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              Preferential formation of benzo[a]pyrene adducts at lung cancer mutational hotspots in P53.

              Cigarette smoke carcinogens such as benzo[a]pyrene are implicated in the development of lung cancer. The distribution of benzo[a]pyrene diol epoxide (BPDE) adducts along exons of the P53 gene in BPDE-treated HeLa cells and bronchial epithelial cells was mapped at nucleotide resolution. Strong and selective adduct formation occurred at guanine positions in codons 157, 248, and 273. These same positions are the major mutational hotspots in human lung cancers. Thus, targeted adduct formation rather than phenotypic selection appears to shape the P53 mutational spectrum in lung cancer. These results provide a direct etiological link between a defined chemical carcinogen and human cancer.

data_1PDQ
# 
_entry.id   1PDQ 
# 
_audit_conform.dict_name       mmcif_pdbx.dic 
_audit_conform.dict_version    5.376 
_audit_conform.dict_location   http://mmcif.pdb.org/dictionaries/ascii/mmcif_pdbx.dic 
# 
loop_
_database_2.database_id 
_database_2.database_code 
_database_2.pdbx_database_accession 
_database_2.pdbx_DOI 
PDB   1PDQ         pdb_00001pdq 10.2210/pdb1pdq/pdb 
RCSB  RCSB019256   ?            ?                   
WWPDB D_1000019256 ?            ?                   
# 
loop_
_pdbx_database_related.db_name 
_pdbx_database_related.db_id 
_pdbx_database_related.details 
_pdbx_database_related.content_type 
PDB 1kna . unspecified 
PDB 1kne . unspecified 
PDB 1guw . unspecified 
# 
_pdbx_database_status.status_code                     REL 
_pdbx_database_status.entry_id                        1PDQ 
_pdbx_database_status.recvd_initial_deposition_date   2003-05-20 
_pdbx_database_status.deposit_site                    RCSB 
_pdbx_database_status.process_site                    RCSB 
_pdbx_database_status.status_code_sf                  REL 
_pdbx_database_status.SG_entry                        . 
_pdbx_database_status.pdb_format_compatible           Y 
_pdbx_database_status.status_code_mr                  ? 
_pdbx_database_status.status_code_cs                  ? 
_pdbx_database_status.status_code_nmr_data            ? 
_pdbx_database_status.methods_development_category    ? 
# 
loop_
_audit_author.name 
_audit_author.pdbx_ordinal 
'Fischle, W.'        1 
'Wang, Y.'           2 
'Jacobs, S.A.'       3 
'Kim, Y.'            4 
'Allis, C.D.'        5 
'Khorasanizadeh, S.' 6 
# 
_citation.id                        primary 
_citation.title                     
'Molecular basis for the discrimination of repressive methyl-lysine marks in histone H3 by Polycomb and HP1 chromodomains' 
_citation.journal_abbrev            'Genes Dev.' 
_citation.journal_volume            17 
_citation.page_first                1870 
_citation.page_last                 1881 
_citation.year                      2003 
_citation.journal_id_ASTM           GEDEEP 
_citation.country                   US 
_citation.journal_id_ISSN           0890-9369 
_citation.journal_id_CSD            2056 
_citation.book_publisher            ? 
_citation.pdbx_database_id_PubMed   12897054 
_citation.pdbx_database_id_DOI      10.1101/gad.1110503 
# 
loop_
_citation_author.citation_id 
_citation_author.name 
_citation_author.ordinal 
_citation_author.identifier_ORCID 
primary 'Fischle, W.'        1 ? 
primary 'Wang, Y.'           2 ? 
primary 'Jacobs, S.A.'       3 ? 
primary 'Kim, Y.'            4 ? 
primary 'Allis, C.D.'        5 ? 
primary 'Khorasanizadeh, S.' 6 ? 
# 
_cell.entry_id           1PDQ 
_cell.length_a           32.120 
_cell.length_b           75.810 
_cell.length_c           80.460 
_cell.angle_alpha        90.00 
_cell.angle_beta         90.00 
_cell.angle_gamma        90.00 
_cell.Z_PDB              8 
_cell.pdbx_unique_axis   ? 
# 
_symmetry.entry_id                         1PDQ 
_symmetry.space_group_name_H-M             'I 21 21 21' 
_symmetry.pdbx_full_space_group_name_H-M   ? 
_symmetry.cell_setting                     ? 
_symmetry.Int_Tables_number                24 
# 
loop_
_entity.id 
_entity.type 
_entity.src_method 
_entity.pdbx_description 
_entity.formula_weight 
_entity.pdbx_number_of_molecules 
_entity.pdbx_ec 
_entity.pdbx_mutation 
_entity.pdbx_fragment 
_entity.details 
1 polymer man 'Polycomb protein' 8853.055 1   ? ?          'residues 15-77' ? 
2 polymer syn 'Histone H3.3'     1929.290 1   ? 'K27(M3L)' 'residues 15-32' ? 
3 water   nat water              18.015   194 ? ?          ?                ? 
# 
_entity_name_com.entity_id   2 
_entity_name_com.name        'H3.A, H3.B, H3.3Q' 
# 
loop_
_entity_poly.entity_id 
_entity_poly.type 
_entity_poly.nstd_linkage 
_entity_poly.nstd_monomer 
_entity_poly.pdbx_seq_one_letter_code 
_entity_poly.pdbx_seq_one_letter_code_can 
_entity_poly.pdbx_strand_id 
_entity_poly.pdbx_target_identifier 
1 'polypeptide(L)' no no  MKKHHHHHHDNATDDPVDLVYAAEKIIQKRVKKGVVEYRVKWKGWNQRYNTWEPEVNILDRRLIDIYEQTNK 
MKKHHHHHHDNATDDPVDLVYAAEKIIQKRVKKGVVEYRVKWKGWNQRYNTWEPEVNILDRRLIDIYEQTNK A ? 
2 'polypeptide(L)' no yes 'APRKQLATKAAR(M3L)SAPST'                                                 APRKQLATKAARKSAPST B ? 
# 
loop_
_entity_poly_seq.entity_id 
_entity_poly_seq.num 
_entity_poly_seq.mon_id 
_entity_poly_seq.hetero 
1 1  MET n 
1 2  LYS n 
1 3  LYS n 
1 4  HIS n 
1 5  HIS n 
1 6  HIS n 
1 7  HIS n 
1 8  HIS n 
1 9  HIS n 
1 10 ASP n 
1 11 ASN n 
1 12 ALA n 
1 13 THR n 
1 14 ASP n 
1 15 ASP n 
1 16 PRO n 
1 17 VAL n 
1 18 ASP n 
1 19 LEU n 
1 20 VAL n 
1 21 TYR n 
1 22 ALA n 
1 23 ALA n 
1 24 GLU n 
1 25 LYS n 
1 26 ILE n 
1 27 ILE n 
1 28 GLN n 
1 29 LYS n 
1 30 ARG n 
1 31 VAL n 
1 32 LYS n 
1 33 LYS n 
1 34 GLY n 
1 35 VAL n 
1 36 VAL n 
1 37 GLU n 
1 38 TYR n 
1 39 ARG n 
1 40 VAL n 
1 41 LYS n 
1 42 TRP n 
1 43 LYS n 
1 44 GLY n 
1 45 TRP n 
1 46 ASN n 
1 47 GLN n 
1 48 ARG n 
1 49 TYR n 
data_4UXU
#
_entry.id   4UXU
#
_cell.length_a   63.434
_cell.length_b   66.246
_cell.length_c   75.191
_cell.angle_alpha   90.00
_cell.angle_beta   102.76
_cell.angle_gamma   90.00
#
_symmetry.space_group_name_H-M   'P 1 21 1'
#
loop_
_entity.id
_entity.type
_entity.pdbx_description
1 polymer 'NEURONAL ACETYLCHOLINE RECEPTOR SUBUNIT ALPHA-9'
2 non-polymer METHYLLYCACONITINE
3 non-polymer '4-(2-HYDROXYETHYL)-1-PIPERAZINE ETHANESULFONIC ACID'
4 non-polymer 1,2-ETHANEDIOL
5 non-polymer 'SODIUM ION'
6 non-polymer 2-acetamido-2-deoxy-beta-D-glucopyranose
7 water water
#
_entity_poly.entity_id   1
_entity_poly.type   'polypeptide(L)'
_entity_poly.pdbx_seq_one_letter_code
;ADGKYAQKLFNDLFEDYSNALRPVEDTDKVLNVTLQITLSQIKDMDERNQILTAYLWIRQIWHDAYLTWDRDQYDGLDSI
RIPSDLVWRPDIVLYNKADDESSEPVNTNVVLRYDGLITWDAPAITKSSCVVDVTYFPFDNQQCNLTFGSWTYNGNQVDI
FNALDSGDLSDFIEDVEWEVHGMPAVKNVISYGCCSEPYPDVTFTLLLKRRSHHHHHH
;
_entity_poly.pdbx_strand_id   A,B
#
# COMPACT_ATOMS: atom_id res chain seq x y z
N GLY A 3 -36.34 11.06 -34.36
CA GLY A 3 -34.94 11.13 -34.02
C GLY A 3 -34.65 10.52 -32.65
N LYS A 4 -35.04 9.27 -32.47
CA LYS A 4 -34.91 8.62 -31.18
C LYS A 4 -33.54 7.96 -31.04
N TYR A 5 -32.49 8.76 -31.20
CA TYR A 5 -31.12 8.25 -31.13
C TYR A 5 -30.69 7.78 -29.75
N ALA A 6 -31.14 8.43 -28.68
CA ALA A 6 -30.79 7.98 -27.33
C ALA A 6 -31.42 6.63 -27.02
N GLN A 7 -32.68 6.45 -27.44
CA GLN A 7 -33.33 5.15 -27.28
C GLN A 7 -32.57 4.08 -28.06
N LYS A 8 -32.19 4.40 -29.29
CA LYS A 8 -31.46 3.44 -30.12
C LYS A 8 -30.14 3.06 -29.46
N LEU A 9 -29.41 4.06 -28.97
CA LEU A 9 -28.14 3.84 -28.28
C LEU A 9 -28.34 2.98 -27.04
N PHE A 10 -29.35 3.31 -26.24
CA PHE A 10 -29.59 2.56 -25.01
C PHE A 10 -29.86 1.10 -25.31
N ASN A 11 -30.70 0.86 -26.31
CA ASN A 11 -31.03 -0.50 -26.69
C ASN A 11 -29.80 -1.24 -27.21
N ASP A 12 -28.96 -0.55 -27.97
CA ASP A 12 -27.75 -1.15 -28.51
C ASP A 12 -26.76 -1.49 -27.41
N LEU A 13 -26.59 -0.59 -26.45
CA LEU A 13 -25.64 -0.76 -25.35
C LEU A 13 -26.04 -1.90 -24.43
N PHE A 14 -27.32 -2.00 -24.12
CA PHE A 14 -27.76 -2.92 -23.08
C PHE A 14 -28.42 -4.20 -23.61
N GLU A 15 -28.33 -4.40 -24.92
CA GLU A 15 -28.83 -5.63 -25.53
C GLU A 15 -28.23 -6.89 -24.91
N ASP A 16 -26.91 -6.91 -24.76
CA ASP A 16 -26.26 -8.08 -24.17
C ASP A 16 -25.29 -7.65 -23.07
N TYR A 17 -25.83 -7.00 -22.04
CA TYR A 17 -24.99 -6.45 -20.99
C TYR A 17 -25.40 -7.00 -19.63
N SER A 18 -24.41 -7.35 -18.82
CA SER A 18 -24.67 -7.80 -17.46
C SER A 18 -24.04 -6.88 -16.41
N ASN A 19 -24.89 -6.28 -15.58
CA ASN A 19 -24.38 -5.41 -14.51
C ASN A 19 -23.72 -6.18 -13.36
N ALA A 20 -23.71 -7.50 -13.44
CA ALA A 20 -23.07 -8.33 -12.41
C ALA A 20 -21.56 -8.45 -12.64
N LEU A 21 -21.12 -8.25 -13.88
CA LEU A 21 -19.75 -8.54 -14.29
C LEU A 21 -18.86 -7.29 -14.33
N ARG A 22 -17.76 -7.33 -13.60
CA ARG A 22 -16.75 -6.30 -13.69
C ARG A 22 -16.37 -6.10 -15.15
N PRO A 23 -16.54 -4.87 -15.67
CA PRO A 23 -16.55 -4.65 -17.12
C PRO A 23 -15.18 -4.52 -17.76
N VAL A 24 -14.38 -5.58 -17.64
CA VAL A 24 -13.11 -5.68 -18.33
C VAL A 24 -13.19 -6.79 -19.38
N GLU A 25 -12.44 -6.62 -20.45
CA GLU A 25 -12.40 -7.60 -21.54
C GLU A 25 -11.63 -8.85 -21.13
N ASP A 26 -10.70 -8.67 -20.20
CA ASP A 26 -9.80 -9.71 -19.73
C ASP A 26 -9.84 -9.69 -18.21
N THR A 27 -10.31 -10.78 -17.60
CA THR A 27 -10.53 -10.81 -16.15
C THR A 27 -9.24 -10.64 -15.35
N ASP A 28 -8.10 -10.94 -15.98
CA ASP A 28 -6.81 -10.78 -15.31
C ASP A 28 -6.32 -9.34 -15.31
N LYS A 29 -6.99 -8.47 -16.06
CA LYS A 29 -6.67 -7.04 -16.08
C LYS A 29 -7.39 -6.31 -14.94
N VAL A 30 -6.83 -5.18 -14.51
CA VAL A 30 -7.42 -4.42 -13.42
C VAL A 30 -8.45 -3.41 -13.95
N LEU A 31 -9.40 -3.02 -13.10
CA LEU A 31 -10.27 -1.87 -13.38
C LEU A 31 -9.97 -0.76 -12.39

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                Author and article information

                Contributors
                +1-713-7941817 , +1-713-7456339 , aggarwal@mdanderson.org
                Journal
                Pharm Res
                Pharmaceutical Research
                Springer US (Boston )
                0724-8741
                1573-904X
                15 July 2008
                September 2008
                : 25
                : 9
                : 2097-2116
                Affiliations